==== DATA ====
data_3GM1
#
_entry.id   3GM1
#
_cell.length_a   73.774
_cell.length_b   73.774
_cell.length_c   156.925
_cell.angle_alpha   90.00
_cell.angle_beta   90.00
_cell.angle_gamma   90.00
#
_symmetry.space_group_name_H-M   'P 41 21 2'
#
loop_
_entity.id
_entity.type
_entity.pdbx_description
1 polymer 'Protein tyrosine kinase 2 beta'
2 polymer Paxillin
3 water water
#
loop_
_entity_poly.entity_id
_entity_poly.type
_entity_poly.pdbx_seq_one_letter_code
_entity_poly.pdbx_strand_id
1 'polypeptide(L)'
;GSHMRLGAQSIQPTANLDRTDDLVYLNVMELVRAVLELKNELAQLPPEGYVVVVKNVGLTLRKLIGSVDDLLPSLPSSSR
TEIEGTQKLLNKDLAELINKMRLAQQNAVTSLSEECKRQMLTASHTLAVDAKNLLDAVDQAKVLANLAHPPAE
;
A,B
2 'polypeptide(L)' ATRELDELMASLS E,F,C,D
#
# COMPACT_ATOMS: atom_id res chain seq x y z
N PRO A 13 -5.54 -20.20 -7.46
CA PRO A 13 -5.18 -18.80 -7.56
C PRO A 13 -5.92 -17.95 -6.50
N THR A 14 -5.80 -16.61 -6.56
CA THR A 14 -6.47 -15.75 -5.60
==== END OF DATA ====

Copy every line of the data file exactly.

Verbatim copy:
data_3GM1
#
_entry.id   3GM1
#
_cell.length_a   73.774
_cell.length_b   73.774
_cell.length_c   156.925
_cell.angle_alpha   90.00
_cell.angle_beta   90.00
_cell.angle_gamma   90.00
#
_symmetry.space_group_name_H-M   'P 41 21 2'
#
loop_
_entity.id
_entity.type
_entity.pdbx_description
1 polymer 'Protein tyrosine kinase 2 beta'
2 polymer Paxillin
3 water water
#
loop_
_entity_poly.entity_id
_entity_poly.type
_entity_poly.pdbx_seq_one_letter_code
_entity_poly.pdbx_strand_id
1 'polypeptide(L)'
;GSHMRLGAQSIQPTANLDRTDDLVYLNVMELVRAVLELKNELAQLPPEGYVVVVKNVGLTLRKLIGSVDDLLPSLPSSSR
TEIEGTQKLLNKDLAELINKMRLAQQNAVTSLSEECKRQMLTASHTLAVDAKNLLDAVDQAKVLANLAHPPAE
;
A,B
2 'polypeptide(L)' ATRELDELMASLS E,F,C,D
#
# COMPACT_ATOMS: atom_id res chain seq x y z
N PRO A 13 -5.54 -20.20 -7.46
CA PRO A 13 -5.18 -18.80 -7.56
C PRO A 13 -5.92 -17.95 -6.50
N THR A 14 -5.80 -16.61 -6.56
CA THR A 14 -6.47 -15.75 -5.60